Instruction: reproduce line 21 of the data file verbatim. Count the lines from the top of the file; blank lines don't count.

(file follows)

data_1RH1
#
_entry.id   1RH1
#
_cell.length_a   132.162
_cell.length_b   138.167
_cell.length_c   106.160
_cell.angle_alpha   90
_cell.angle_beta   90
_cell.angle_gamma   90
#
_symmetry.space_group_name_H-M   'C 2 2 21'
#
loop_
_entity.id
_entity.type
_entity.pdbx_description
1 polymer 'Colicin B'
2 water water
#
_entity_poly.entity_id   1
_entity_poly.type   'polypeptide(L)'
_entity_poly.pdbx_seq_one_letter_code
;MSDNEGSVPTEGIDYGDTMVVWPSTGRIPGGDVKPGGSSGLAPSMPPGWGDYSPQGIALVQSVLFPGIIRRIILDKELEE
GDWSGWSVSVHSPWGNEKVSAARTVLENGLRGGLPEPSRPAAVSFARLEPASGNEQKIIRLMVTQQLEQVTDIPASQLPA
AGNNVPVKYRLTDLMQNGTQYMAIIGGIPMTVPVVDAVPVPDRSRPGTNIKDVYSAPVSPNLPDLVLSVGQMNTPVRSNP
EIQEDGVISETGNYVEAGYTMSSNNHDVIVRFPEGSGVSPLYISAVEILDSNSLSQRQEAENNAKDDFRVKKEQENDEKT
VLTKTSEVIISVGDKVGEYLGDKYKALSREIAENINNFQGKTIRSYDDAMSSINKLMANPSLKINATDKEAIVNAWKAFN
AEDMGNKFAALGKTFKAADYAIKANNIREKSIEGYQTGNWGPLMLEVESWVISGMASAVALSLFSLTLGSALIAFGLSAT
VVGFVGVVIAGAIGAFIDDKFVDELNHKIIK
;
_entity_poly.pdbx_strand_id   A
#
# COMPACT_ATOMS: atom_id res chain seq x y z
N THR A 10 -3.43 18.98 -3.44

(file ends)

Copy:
_entity_poly.entity_id   1